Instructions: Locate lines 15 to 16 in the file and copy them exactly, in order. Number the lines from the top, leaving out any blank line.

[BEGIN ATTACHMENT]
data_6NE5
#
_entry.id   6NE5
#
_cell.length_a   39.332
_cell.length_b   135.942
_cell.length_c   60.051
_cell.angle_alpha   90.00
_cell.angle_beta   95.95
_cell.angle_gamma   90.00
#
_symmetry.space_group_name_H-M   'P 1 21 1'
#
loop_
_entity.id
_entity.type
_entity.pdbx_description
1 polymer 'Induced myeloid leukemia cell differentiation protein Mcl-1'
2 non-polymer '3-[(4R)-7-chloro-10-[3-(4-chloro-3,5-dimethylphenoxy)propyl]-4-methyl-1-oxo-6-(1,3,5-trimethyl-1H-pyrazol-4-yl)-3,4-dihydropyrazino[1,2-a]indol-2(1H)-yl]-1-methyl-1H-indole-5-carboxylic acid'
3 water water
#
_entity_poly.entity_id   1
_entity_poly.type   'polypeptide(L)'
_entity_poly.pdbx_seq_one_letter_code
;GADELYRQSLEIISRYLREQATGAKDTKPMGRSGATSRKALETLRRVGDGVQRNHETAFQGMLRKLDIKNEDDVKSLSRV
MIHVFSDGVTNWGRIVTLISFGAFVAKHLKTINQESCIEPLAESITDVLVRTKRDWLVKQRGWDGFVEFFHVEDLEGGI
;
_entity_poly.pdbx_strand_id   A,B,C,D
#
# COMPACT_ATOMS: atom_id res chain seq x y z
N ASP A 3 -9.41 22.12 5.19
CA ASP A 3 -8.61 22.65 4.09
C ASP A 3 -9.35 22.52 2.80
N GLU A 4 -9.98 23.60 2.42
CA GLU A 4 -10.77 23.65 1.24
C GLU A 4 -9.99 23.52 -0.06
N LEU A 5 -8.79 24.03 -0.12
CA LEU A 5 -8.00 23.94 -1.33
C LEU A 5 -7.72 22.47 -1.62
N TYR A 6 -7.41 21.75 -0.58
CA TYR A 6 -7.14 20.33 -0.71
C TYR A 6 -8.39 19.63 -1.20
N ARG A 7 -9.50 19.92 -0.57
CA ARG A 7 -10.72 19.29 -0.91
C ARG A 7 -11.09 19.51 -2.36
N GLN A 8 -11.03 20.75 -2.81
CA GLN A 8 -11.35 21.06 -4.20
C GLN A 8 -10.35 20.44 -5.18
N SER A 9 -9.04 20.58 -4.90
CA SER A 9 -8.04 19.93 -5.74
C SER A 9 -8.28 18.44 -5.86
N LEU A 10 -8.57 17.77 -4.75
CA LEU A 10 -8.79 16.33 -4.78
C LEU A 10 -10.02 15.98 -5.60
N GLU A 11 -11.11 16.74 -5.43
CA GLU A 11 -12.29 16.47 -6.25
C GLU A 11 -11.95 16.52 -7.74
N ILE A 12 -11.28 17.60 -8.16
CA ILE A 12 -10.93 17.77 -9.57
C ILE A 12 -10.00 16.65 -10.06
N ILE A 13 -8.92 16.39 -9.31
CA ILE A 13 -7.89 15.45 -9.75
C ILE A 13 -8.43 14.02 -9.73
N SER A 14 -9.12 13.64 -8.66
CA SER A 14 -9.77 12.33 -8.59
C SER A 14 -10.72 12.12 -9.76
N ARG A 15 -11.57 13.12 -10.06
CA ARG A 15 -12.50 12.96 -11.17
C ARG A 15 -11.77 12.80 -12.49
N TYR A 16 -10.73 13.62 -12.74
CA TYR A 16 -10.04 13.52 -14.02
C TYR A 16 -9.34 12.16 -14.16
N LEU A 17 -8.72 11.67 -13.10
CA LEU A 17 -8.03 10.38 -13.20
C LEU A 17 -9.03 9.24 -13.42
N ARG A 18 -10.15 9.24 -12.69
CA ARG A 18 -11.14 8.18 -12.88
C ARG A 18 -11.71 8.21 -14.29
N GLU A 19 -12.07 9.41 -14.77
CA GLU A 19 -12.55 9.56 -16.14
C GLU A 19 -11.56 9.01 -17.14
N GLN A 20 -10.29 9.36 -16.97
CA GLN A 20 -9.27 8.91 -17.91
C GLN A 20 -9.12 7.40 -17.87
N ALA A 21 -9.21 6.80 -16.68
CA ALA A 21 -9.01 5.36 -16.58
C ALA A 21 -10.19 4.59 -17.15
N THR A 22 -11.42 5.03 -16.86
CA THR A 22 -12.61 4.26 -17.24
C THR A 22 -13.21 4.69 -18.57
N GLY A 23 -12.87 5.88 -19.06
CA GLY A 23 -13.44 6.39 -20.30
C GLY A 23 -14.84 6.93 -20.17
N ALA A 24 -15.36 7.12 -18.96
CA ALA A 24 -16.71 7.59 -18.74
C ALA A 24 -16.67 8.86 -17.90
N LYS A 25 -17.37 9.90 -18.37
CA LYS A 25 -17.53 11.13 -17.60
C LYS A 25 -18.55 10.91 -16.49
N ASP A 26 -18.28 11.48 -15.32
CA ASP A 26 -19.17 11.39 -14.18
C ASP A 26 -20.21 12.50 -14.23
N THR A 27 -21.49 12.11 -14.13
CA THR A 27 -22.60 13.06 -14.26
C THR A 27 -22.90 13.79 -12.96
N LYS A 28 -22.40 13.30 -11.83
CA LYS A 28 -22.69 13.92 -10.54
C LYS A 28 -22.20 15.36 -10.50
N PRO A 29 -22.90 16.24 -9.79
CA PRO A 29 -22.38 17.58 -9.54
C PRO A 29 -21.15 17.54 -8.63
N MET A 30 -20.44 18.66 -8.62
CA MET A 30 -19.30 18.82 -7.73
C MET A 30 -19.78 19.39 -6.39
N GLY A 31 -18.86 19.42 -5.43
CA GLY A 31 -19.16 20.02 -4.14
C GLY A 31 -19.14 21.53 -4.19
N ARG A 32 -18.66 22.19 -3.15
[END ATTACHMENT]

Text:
_entity.id
_entity.type